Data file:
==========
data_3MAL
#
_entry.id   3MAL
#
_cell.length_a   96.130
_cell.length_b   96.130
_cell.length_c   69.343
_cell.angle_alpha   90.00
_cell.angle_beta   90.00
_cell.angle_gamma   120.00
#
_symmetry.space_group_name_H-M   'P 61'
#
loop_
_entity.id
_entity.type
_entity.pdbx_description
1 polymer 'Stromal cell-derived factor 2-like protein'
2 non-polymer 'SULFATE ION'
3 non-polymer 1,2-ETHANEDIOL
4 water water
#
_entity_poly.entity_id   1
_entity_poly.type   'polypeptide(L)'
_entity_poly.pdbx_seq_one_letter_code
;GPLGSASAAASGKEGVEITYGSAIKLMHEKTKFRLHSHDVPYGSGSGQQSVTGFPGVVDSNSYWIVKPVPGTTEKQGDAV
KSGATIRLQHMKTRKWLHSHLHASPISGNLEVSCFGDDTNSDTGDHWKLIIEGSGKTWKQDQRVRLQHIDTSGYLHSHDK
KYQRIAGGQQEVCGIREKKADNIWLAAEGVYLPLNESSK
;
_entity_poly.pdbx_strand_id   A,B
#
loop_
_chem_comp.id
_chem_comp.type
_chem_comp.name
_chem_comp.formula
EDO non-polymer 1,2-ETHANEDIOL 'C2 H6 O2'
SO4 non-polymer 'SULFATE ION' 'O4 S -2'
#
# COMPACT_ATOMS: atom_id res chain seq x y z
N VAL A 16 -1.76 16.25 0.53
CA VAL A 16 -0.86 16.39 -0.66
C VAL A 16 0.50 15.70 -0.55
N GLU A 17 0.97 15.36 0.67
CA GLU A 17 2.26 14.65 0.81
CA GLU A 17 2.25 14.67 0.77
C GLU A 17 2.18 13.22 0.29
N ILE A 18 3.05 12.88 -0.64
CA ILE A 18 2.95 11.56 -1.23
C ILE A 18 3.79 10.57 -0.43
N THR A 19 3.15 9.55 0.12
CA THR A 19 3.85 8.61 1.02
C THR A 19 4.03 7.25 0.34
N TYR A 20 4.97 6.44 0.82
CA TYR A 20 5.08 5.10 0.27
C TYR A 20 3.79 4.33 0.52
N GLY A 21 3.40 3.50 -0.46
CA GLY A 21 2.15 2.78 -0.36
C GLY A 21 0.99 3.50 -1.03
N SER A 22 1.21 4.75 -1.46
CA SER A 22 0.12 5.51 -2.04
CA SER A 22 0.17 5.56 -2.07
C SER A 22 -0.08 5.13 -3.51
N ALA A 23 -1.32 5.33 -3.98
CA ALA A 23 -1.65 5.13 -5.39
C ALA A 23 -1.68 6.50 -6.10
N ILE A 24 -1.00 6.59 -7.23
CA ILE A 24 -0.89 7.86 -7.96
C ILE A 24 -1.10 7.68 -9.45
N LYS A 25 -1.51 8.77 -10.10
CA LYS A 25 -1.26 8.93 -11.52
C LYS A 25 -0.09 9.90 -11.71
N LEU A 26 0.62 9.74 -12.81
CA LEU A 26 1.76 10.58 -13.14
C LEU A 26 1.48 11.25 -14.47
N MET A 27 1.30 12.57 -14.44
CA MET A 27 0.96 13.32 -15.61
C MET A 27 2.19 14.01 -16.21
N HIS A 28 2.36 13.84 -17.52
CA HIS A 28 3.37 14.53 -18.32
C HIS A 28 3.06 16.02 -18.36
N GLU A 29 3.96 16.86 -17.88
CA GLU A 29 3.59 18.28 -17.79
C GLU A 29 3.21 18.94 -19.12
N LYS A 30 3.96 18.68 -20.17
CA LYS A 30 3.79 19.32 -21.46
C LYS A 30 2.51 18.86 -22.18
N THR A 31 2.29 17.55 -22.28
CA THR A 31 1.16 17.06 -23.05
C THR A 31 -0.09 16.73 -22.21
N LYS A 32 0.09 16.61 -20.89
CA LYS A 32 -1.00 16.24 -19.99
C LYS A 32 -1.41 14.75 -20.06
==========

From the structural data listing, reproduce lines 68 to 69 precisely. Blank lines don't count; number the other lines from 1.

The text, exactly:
CA ILE A 24 -0.89 7.86 -7.96
C ILE A 24 -1.10 7.68 -9.45